The Beatles also understood the power of incentives in their own lives. McCartney has been quoted as saying: “Somebody said to me ‘But the Beatles were anti-materialistic’. That’s a huge myth. John and I literally used to sit down and say, ‘Now, let’s write a swimming pool’.”
Of course, nobody makes great art for money alone. But it can be a great motivator for actually getting things done, and for making music that other people actually want to hear.
You Will Make Good Deals and Bad Deals (And there will always be room to make them better)
Paul McCartney has said of their manager that “If anyone was the fifth Beatle, it was Brian.”
Whenever Epstein made smart moves, the band reaped incredible rewards. When he signed them on to play The Ed Sullivan Show in February of 1964, he cut an unorthodox deal that would pay dividends for years to come.
Rather than get the band a higher rate for a single performance, Epstein, knowing that repeat exposure and marquee credibility help win long-term fans, negotiated a lower rate while securing the band top billing, as well as three nights on the show instead of just one.
For this standout series of headline performances, the group earned $10,000, or about $75,000 in today’s dollars. While still a fair amount in its own right, it was the rest of the deal that made these TV appearances so monumental.
The promotional value, implied credibility, and repeat exposure that came from headlining three consecutive Sundays on one of the nation’s biggest television shows helped rocket the band to the top of the US charts rapidly—and establish them as a shared cultural touchstone, rather than as a flash in the pan.
But as instrumental as Epstein was in making The Beatles the band they would become, he was far from infallible.
In late 1963, overwhelmed by constant requests from companies that wanted to manufacture and sell Beatles swag such as sweaters, shirts, buttons, belts and drums, Epstein signed a contract allowing a spinoff company called Seltaeb to handle all of The Beatles merchandising agreements. (Read that name in reverse.)
At the time, few people had any sense of just how significant merch sales would become for pop musicians. Accordingly, Epstein agreed to take only 10% of Seltaeb’s merch licensing fees to share between the band and himself. Meanwhile, the operators of Seltaeb, in an effort to encourage as much volume as possible, demanded only a 10% licensing fee for manufacturing and selling Beatles merch to begin with.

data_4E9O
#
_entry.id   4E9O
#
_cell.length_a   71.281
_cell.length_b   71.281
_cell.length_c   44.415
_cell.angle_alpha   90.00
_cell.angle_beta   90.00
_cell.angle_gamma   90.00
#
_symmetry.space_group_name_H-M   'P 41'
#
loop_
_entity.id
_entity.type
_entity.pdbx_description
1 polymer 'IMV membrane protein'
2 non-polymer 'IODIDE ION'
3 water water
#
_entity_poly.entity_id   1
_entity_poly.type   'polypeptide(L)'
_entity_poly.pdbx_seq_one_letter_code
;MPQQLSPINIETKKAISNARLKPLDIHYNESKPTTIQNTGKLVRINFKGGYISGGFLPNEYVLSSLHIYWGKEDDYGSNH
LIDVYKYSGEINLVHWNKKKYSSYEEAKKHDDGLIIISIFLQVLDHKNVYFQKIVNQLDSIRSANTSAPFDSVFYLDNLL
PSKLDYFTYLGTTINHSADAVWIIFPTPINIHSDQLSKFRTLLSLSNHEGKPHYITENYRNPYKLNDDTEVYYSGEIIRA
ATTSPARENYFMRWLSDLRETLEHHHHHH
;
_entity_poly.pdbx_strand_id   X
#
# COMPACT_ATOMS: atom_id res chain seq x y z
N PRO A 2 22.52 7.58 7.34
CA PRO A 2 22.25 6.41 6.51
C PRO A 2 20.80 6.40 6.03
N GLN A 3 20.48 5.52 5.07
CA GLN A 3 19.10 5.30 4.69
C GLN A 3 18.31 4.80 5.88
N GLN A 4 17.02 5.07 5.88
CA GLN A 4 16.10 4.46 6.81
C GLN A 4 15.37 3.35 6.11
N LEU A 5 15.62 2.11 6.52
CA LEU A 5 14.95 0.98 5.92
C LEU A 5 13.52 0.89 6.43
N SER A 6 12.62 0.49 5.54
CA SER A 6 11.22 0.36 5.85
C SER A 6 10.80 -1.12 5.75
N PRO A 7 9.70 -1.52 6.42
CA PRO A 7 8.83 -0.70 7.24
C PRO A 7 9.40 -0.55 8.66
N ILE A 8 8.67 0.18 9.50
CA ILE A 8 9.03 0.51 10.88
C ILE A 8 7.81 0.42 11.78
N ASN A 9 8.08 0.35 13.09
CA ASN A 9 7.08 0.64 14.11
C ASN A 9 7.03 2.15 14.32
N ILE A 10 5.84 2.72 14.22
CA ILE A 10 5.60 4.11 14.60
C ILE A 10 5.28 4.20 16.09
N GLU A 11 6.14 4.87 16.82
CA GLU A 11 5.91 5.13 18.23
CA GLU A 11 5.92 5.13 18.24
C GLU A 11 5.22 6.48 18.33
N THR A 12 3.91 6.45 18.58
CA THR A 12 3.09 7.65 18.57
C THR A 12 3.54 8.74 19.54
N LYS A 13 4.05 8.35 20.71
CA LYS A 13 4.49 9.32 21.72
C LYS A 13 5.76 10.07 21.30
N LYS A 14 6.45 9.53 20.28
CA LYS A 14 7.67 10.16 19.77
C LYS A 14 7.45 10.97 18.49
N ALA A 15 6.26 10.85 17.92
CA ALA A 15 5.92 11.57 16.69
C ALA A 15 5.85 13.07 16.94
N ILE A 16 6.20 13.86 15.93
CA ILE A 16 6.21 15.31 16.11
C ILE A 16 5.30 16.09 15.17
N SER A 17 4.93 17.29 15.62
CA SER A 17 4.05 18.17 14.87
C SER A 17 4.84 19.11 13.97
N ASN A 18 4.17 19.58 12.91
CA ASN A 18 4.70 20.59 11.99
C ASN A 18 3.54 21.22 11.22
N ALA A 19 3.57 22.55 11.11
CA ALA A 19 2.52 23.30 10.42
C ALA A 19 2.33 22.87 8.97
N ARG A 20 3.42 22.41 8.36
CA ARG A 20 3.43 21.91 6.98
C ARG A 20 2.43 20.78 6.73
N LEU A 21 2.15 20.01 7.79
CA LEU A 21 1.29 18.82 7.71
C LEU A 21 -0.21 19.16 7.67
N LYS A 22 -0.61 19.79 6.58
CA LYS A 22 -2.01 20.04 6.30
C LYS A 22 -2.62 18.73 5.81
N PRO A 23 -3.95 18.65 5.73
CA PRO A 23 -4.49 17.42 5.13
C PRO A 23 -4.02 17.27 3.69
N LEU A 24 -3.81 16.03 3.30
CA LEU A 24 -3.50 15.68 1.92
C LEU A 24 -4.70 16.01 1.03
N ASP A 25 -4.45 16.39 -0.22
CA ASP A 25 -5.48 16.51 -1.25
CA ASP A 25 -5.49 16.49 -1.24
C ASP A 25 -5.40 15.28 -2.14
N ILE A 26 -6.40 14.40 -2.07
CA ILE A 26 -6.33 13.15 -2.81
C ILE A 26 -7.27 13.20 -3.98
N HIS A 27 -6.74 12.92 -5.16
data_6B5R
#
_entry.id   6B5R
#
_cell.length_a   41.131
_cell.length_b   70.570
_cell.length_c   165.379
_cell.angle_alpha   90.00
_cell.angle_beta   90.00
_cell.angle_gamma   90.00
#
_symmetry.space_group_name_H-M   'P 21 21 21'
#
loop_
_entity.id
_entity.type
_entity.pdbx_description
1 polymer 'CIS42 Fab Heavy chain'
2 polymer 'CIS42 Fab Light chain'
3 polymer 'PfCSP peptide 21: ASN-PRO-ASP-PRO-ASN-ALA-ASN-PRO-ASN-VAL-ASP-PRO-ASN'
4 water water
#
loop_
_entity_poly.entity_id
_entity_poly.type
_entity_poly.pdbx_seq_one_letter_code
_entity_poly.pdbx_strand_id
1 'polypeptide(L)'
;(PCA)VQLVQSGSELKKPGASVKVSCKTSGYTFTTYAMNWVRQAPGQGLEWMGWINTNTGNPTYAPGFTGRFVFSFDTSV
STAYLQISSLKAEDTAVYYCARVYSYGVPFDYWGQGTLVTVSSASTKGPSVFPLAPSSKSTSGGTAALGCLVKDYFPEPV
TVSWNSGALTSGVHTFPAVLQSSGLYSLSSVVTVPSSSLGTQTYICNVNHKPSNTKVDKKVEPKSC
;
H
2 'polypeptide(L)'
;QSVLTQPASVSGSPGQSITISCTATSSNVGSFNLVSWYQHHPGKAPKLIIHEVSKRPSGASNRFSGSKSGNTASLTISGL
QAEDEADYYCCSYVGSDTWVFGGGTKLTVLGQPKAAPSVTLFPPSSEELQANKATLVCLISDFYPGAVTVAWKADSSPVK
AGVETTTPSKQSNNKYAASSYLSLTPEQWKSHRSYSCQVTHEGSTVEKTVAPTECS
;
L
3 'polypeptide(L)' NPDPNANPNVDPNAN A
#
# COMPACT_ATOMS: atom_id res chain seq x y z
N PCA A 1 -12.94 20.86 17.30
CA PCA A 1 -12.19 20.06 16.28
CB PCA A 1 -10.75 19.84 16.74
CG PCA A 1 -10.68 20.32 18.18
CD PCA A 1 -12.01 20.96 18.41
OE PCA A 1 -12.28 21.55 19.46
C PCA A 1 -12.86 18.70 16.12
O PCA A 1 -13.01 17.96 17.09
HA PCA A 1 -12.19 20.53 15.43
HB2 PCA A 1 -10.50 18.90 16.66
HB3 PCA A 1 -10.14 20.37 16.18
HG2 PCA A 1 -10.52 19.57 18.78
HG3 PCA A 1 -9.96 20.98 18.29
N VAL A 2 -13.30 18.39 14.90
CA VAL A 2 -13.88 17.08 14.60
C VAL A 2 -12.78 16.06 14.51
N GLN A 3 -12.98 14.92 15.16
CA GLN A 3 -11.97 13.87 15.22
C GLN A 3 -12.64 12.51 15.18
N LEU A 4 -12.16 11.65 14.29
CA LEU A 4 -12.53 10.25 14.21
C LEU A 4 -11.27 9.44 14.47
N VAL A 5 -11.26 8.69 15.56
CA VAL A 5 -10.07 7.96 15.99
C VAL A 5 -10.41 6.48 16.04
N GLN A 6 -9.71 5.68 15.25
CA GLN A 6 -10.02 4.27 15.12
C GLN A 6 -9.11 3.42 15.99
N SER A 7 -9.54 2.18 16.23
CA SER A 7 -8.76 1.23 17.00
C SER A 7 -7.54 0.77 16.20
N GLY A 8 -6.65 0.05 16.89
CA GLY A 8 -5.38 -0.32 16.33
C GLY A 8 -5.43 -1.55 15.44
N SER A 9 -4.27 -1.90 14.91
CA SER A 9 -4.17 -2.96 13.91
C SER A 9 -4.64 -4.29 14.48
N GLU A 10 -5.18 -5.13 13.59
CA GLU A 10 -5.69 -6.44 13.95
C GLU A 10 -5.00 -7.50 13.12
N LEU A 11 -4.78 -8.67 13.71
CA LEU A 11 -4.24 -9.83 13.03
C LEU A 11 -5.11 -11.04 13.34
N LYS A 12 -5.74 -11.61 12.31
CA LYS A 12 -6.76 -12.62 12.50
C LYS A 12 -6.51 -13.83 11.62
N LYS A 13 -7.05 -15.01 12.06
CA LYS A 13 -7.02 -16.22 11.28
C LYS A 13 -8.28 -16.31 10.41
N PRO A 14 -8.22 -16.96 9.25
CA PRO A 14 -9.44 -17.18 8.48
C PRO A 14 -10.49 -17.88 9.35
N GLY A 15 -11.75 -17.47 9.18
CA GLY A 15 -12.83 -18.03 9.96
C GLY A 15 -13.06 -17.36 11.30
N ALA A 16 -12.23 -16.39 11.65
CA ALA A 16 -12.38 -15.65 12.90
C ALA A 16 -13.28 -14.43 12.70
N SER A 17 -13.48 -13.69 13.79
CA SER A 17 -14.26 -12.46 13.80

This means that despite the millions of dollars in Beatles merchandise flying off the shelves, the band and their manager only retained a paltry 1% of those revenues.
Within a year, Epstein renegotiated the contract with Seltaeb so that he and the band split nearly 50% of Seltaeb’s revenues. But by then the damage was done: The Beatles and Epstein lost up to $100,000,000 in estimated potential revenue.
One company, The Reliant Shirt Corporation, sold over a million Beatles t-shirts in just three days. 10% of the $100,000 licensing fee they paid would have earned the band less than $10,000 to split four ways.
To make matters more comical, this income would have then been subjected to the 95% supertax that The Beatles were expected to pay in their native England. (Quite literally, “one for you, nineteen for me.”)
The band would make many of their own business blunders as well. When they started Apple Corps—essentially in order to dodge their enormous tax bill by reinvesting their earnings into questionable new businesses they knew nothing about—they hired bad help, neglected to write out contracts, and generally hemorrhaged money for years to come.
But success in business, as in art, isn’t about getting everything right. It’s only about getting more right than you get wrong.
Respect Yourself and Your Rights
Perhaps it was their experience with Seltaeb that caused The Beatles and their managers to take increasingly tight control of their copyrights going forward.
Once they paid their dues, and their catalog and stature had been developed, saying “no” more often than “yes” helped preserve the value of The Beatle’s music, its economic power, and its cultural importance.